BY ANDREAS YILMA
SEYMOUR — Environmentalists and river advocates received an early Christmas gift after the Naugatuck Valley Council of Governments secured $15 million in federal funding for the removal of the Kinneytown Dam.
The U.S. Department of Commerce announced Wednesday the NVCOG in collaboration with Save the Sound, has been recommended for funding for removal of the Kinneytown Dam through the National Oceanic and Atmospheric Administration’s Restoring Fish Passage through Barrier Removal grant program.
NVCOG applied for the $15 million earlier this year for the project which includes decommissioning the Hydroland Corp. facility, designing the deconstruction and eventually removing the dam and restoring the river, according to the NVCOG press release.
Kinneytown Dam is a hydroelectric facility on the Naugatuck River consisting of two dams with powerhouses in Seymour and Ansonia. It is owned by Hydroland, Inc. The powerhouse in Ansonia has been offline since before 2013, and the powerhouse in Seymour has not produced electricity since 2020.
Chairman of the NVCOG and Waterbury Mayor Neil M. O’Leary said the removal of the dam has been a seven-year project for NVCOG and the eventual elimination of the dam will have life long everlasting impacts on the Naugatuck River.
“This is a huge environmental win, huge win of the ecosystem of Naugatuck River and every town that touches the river bank,” O’Leary said. “We’re very proud of this.”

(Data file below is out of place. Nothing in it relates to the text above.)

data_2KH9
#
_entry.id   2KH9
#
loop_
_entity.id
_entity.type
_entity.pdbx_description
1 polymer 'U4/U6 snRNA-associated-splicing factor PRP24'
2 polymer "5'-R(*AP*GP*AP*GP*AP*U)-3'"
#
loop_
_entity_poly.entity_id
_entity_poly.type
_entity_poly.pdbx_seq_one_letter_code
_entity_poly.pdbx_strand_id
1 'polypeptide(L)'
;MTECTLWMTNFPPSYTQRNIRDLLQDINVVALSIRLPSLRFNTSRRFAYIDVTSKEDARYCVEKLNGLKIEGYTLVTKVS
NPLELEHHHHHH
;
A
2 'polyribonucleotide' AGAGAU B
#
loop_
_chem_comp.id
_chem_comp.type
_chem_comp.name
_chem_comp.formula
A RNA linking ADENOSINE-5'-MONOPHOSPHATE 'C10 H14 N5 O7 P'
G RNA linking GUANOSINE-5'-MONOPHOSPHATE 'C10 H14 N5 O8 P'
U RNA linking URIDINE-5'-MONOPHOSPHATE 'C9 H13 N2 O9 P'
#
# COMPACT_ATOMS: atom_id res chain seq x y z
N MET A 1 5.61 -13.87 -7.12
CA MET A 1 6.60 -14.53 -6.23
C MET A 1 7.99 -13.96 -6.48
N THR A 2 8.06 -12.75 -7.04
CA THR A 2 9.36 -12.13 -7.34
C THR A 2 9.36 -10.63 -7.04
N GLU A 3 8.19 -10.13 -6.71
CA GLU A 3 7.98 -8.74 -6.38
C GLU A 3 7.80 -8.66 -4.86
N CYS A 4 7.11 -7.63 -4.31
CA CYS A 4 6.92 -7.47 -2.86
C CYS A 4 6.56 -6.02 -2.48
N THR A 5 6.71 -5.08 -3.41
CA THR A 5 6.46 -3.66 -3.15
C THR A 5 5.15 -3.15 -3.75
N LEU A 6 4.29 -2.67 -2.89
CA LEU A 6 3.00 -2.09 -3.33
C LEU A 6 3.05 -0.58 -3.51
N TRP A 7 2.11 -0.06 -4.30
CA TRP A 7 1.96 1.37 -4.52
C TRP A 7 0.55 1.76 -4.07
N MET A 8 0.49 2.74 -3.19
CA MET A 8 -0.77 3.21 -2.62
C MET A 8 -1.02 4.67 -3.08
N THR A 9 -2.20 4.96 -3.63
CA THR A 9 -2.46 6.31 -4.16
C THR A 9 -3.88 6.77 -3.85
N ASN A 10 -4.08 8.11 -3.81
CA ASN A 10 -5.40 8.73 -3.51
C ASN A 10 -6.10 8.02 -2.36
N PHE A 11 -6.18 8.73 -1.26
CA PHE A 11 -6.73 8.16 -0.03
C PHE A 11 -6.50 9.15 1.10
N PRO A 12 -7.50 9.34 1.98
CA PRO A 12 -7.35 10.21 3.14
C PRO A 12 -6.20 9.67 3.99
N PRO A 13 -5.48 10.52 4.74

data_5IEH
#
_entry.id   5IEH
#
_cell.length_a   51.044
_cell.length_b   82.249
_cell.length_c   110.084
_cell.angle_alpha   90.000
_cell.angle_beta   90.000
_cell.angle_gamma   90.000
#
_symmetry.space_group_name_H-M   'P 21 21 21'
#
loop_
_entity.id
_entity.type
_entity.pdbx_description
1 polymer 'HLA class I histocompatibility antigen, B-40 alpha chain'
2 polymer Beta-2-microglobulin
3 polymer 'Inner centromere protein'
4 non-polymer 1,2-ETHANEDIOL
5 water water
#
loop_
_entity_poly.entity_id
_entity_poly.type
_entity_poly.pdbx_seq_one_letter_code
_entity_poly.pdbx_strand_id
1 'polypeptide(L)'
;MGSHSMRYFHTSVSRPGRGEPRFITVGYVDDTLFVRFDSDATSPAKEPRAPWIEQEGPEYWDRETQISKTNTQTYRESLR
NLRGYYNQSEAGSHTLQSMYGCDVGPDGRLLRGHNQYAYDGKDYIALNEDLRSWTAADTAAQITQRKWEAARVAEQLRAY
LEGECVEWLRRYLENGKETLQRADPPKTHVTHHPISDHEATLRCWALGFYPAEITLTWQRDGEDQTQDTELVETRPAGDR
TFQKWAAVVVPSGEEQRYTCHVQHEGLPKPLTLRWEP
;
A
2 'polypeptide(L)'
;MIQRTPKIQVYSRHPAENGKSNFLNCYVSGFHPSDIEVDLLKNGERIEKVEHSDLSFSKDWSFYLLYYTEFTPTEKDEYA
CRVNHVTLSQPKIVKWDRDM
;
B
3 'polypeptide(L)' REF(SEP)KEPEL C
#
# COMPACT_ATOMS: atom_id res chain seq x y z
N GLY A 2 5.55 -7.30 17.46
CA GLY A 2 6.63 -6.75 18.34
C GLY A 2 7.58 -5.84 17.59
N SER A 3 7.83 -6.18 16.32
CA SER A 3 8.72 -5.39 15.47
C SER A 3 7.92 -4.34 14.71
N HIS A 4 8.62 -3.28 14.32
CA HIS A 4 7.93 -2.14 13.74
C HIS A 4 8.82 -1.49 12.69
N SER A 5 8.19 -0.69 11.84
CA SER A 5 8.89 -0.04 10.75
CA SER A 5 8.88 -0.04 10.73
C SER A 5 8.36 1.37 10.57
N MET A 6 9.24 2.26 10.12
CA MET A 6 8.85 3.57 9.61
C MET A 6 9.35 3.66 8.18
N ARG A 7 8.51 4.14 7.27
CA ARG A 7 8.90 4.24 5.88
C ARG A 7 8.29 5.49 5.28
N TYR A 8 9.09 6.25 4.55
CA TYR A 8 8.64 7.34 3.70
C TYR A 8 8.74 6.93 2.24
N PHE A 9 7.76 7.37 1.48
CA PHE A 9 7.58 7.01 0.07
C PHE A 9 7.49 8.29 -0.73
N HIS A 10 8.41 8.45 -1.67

O’Leary said getting the region’s federal delegation into the fight was the difference here before being able to apply for the grant as he pointed to U.S. Sens. Richard Blumenthal and Christopher Murphy, both Democrats, as well as U.S. Reps. Rosa L. DeLauro, D-3rd District, and Jahana Hayes, D-5th District.
O’Leary also said officials are grateful for Naugatuck River advocate Kevin Zak who brought this to their attention and for his wife, Sondra Zak as an activist for the river.
Zak is the president and co-founder of the Naugatuck River Revival Group and Supervisor of Waterbury PAL River Brigade. He said the water quality of the river is very good as volunteers have been pulling out tons of trash and debris.
“The aesthetic value of the river is safer and much better,” Zak said.
Zak said fish still aren’t able to migrate past the dam due to not having a free flowing river.
“Without the removal of the dam, the health of the river is always impaired,” Zak said. “It’s not a real river.”
NVCOG developed the proposed project in partnership with Save the Sound, and the nonprofit will be a sub recipient of funds through NVCOG according to the COG press release.
Zak said the dam is killing a free flowing river and it has absolutely zero benefits to the river but instead collects garbage and wildlife dies at the dam all the time. The health of the river depends on the removal of the dam.
NVCOG and Save the Sound will negotiate the award and project scope with NOAA, a release stated.
O’Leary said the NVCOG which is made up of 19 cities and towns, four years ago made a bipartisan unanimous decision to invest its financial resources to hire attorneys to get to this stage of the game.
“I’m extremely proud of our COG for showing this support,” O’Leary said. “Amazing to see everyone agree on a single path.”
Zak said the removal of the dam is going to change the river for a thousand years.
“The river is very forgiving and the wildlife is very forgiving,” Zak said. “They’ll come back. It’ll take some time. It will eventually heal itself but you have to get rid of the dam.”